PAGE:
In South Africa, and indeed the world over, cellular usage has grown exponentially. This is partly due to the increase in popularity of Smartphones, which allow users to access the Internet and social networks – both of which require connectivity to function.
As a result of this growth, mobile operators are finding themselves increasingly unable to cope with the demands of volume when it comes to data traffic; a challenge that is not unique to South Africa, but seen around the globe. While South Africa currently has an arguably poor WiFi infrastructure, there is a growing need for mobile operators to offload their mobile data traffic onto WiFi to ensure their capability to support good quality voice calls and other simple services; producing a direct result in the need to address the growing network demands of the country.
First things first…
What do each of these terms mean? WiFi is a growing popular technology that allows an electronic device, such as a Smartphone or iPad, to connect to the Internet using radio waves. By its very nature, the connection occurs wirelessly and many devices can use WiFi from a single access point. WiFi “hot spots” make connecting to the Internet a capability in large areas, even allowing for connectivity outdoors.
3G/4G are two terms that are frequently thrown about in the realm of mobile technology. The “G” stands for “Generation”, and relates to the generation of mobile technology installed in phones and on cellular networks. While it can be viewed that the higher the number of Gs, the greater the speed, things are rarely so simply when it comes to these network upgrades. 3G mobile networks have been around for a while now, having first launched in the US in 2003 and a 3G connection originally meant that users could connect to the Internet with speeds of anywhere from 400Kbps to more than ten times that.
Then 4G came along. While 4G was meant to be faster, although this has not always proven itself to be the case. There are many technologies called 4G, and so many ways to implement them, that the term has become somewhat useless. The move to any form of 4G technology in South Africa has been slow, due to the fact that there is no standard definition among mobile operators as to what constitutes a 4G network. 4G network coverage can also be limited (especially in South Africa), meaning 4G mobile devices require the capability to fall back onto the 3G network, which is already heavily loaded with users.
If we were to consider 3G and 4G as buses for a minute, the short-comings of the data networks become clear, albeit in a simple sense that serves our explanation purposes. The more users who board the bus, the heavier it gets. This increase in weight can result in the bus moving slower, among other side effects that worsen with time. And with current 3G conditions already creating a compromised result when it comes to voice calls and customer satisfaction, there is a growingly desperate need to find a solution. While 4G is intended as a solution in some ways, the universal truth when it came to 3G is set to repeat itself: where mobile operators build capacity (as they did with 3G), the users will come. And both mobile operators and users could find themselves once more on the hunt for a viable alternative to offload users onto a more reliable option.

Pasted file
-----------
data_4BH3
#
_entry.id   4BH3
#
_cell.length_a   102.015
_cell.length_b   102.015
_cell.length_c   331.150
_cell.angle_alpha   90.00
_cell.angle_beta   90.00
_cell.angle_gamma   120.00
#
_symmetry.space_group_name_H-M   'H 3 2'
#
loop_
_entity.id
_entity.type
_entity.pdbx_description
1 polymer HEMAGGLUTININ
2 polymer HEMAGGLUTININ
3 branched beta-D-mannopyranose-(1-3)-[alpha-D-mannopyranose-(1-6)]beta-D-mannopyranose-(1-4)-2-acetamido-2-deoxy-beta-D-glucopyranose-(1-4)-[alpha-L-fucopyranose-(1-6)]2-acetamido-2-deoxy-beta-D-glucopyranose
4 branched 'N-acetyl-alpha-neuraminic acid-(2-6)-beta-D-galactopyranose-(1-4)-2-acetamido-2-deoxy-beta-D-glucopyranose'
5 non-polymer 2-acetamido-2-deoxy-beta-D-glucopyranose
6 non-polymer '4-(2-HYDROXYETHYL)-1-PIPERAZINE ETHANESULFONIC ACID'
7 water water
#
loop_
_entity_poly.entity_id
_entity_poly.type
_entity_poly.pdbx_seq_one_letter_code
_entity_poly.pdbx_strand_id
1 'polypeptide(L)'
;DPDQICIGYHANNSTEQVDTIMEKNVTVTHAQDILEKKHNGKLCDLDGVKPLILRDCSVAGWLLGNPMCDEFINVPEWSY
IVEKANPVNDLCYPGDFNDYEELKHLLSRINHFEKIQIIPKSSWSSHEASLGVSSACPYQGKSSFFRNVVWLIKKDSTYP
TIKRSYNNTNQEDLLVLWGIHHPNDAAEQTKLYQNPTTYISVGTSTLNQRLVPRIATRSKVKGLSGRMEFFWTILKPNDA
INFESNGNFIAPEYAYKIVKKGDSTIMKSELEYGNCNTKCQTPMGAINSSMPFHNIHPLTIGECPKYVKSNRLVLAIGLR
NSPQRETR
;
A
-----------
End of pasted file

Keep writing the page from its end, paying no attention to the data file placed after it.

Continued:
So what’s the deal in South Africa?
Offloading mobile data traffic onto WiFi is not only a growing trend but a necessity due to growing demand. Coupled with uncertainty about 4G capabilities, a need has been created for WiFi networks to carry the load. LTE (a robust 4G technology) has been toted as a potential solution to the 3G overload, but one that’s fraught with hurdles and rendered as of yet an untapped medium in our country. LTE will not be able to be fully utilised until the regulatory debate in which its caught has been resolved; an eventuality which cannot be guaranteed in the short- or medium-term.
Mobile operators acknowledge the need to address these issues, but market demand is hampering their progress. The sheer volume of users drives the pricing that mobile operators can put on their data networks down, rendering the revenue stream flat. With the needs placed on these networks set to increase further, the mobile operators are faced with keeping up with a demand that is not profitable.
This is where WiFi steps in
WiFi points are currently the most viable solution to the current state of affairs in South Africa. The cost of deployment for WiFi “hot spots” is far lower than the cost that comes with creating additional 3G support, and the current standard offers relatively high speeds, extended range and reliable coverage. Advancements have also seen to it that WiFi can offer an improved standard of networking capabilities and network protection. Cloud technology offers WiFi additional credence in a commercial sense, allowing for multiple access points that can be delivered using one centralised controller, once more driving down the cost of deployment.
With the growth of data usage set to continue to grow, and lingering uncertainty as to the viability of 3G and 4G data networks, it is becoming clear that no one single medium can handle the volumes of data traffic that will come in the future. And where necessary, an offload onto WiFi can leave more room for profitability and, ultimately, improved customer service.
Now isn’t that more than enough motive to make the move towards WiFi, for Internet that’s fast, reliable, always on and super convenient? Visit the Hot Wireless website for more information, or contact us by filling out a form here.